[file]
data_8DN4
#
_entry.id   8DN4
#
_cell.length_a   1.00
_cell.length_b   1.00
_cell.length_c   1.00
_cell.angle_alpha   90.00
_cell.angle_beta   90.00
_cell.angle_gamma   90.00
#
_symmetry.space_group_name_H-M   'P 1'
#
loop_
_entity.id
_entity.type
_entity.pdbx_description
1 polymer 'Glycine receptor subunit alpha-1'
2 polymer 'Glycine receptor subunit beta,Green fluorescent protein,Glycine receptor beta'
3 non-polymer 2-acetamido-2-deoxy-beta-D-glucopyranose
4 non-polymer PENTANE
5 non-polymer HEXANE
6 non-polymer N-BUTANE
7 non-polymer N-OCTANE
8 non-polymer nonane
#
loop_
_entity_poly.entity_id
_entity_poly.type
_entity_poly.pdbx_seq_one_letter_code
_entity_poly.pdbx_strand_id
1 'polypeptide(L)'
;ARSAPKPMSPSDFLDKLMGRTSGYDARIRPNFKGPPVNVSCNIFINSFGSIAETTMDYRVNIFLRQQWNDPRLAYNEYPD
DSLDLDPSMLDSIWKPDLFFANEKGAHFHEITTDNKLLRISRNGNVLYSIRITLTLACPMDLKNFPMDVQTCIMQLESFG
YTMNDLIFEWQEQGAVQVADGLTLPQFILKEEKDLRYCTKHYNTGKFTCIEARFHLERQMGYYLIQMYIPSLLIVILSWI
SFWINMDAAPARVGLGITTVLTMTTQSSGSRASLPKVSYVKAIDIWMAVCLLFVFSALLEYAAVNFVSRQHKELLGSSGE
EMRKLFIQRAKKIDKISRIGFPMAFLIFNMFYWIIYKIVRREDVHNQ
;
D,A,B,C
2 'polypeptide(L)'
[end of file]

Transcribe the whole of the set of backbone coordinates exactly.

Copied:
data_8DN4
#
_entry.id   8DN4
#
_cell.length_a   1.00
_cell.length_b   1.00
_cell.length_c   1.00
_cell.angle_alpha   90.00
_cell.angle_beta   90.00
_cell.angle_gamma   90.00
#
_symmetry.space_group_name_H-M   'P 1'
#
loop_
_entity.id
_entity.type
_entity.pdbx_description
1 polymer 'Glycine receptor subunit alpha-1'
2 polymer 'Glycine receptor subunit beta,Green fluorescent protein,Glycine receptor beta'
3 non-polymer 2-acetamido-2-deoxy-beta-D-glucopyranose
4 non-polymer PENTANE
5 non-polymer HEXANE
6 non-polymer N-BUTANE
7 non-polymer N-OCTANE
8 non-polymer nonane
#
loop_
_entity_poly.entity_id
_entity_poly.type
_entity_poly.pdbx_seq_one_letter_code
_entity_poly.pdbx_strand_id
1 'polypeptide(L)'
;ARSAPKPMSPSDFLDKLMGRTSGYDARIRPNFKGPPVNVSCNIFINSFGSIAETTMDYRVNIFLRQQWNDPRLAYNEYPD
DSLDLDPSMLDSIWKPDLFFANEKGAHFHEITTDNKLLRISRNGNVLYSIRITLTLACPMDLKNFPMDVQTCIMQLESFG
YTMNDLIFEWQEQGAVQVADGLTLPQFILKEEKDLRYCTKHYNTGKFTCIEARFHLERQMGYYLIQMYIPSLLIVILSWI
SFWINMDAAPARVGLGITTVLTMTTQSSGSRASLPKVSYVKAIDIWMAVCLLFVFSALLEYAAVNFVSRQHKELLGSSGE
EMRKLFIQRAKKIDKISRIGFPMAFLIFNMFYWIIYKIVRREDVHNQ
;
D,A,B,C
2 'polypeptide(L)'